It’s inevitable. At some point in owning your dance studio a student is going to want to part ways and stop dancing. If you’re lucky, it may happen only a handful of times over the course of your career, but the reality is, it’s going to happen. To add insult to injury, it’s sometimes the dancers that we can’t fathom losing because their presence and talent in class inspire us and make us better at what we do. But, many times, it is.
So what do we do when we get that inevitable memo that a parent and student want to meet with us? While our insides might be stirring with thoughts of how we will make things work, change dances, formations, competition routines, etc. the priority needs to start with concerning yourself with the welfare of this dancer and understanding the mindset they are in for making this big decision. It’s also important to understand how they came to the decision, the reasoning behind it and how you can support it going forward so they are the happiest individual they can be.
A lot of times, this sudden revelation occurs with dancers right around the beginning of high school. For a number of reasons including, settling into the high school experience, increased workload, difficulty with time management, emotional issues at home, overextending themselves with other commitments, wanting to explore new avenues and spending more time with friends in their new environment. While this rite of passage is undoubtedly valid, dropping dance all together is not necessarily the answer either.
When you are confronted with this meeting of student and parent, ask how long a student has been feeling this way, whether or not they have thought about what they would be giving up and if they’ve thought about how it will affect their day to day life. Remember, while these questions may seem like tough-love so they really think about their pending decision, it’s also not OK to approach the dancer with a combative or defensive demeanor. Regardless of how you’re feeling, the main priority is always the dancer’s well-being.
A lot of times you will also find that the parents are the ones to quickly want to pull their kids out of dance because they want to comply with a child’s instant gratification of feeling overwhelmed, too much on their plate, etc. Rather than working with their child to honor their dance commitments or thinking of alternatives like cutting back classes, numbers they are in, coming up with ways to time manage better in terms of scheduling and working with the studio so the dancer can maintain their training to even a lesser degree, a lot of times for them it’s all or nothing. This isn’t necessarily the best approach either, but, in the end all you can do is offer alternatives and help to work with the student. If their heart is really set on leaving, they’re going to do so.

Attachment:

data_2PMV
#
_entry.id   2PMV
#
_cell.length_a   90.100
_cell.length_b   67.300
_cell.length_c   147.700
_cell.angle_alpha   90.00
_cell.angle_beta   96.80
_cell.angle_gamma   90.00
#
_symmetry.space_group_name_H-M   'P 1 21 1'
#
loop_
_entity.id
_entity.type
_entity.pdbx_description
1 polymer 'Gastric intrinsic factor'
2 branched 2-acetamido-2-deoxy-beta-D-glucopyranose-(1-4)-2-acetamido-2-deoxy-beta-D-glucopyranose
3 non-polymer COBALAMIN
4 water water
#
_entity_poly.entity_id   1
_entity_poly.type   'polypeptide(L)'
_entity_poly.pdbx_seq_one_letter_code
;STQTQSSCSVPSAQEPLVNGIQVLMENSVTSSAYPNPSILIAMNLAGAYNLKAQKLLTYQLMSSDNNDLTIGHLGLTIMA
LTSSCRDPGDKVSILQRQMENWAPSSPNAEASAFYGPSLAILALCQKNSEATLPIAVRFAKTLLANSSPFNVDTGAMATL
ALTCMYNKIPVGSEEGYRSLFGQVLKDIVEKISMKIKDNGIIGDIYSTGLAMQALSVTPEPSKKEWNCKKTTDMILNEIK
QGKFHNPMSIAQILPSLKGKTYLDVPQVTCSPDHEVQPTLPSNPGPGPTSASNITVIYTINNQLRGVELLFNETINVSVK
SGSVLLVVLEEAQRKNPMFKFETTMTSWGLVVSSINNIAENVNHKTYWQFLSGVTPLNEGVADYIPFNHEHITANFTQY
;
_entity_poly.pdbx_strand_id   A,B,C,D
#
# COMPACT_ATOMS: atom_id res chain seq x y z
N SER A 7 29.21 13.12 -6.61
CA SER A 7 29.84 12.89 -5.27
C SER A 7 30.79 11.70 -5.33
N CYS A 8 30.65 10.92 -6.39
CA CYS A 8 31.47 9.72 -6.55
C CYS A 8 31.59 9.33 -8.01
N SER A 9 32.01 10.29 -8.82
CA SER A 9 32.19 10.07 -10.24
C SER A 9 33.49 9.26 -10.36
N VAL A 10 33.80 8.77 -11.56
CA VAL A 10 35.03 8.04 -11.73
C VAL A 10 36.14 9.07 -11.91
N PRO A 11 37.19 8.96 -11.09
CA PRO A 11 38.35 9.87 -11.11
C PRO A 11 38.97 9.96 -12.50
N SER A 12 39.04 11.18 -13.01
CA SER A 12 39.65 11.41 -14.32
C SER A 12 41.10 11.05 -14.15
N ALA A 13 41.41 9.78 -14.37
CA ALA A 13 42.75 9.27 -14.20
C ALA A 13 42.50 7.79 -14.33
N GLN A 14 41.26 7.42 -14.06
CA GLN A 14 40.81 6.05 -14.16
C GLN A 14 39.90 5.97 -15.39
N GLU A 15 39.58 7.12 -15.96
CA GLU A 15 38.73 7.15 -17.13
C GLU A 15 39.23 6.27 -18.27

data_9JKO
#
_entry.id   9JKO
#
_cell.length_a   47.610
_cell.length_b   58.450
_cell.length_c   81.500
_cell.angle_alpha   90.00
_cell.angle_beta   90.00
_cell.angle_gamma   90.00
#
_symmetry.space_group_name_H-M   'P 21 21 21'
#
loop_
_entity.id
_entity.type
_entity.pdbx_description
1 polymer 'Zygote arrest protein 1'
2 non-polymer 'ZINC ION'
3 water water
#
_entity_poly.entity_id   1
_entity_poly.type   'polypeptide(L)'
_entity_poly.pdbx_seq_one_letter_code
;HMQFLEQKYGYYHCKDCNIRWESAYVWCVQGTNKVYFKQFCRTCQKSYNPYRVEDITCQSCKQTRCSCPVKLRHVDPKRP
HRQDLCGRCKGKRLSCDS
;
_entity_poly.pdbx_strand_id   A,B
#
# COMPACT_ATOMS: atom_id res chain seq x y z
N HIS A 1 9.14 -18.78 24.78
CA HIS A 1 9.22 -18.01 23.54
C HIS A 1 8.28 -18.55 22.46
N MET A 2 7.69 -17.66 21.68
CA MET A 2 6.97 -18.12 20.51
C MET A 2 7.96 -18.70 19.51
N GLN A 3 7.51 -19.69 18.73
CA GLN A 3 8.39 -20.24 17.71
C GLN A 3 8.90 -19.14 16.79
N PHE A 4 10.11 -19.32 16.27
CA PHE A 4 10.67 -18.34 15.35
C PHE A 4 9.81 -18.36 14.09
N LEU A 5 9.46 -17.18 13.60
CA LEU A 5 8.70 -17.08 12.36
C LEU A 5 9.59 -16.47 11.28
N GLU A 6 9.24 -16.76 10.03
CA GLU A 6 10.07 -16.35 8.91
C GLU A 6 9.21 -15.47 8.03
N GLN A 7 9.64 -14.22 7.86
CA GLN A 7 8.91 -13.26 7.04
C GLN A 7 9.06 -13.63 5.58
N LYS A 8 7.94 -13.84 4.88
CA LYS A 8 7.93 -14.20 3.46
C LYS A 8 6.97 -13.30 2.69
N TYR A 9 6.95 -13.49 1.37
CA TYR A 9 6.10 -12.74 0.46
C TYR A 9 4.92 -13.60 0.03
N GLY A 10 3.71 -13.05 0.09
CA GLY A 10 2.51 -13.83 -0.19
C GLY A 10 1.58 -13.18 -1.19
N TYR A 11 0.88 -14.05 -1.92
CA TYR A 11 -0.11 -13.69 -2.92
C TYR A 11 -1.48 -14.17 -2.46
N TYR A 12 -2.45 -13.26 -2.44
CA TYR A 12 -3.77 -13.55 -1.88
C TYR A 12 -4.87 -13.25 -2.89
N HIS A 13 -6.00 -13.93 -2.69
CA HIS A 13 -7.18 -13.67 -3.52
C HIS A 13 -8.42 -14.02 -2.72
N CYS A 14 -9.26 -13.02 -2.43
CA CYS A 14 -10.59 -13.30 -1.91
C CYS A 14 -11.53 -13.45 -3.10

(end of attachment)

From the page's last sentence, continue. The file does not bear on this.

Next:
The best thing you can then do as studio owner is to remind the dancer and their family that the studio doors are always open and to wish them well. Many times, dancers realize within a few months or the first year that the grass is not always greener and miss their dance classes and friends at the studio only to return. Supporting their decision at the time with understanding and compassion will go a long way. We’ve all been at that age and sometimes we need a break to miss what we truly love and are meant to be doing. Alternatively, if a dancer leaves and doesn’t miss it, then that was probably the best decision for them and for you as well. Nobody should ever want to force someone to be where they don’t want to be.
The joy of dance should be celebrated and your studio should be filled with students who want to be there to learn and move. While you may lose a few along the day, keep your eye on the hundreds of dancers who will go on because of what your establishment taught them. That love for dance starts with you. Whether they do continue or merely have a special place for dance in their heart throughout their lives, it’s because of the lessons you taught them. Food for thought………
See you in the studio,
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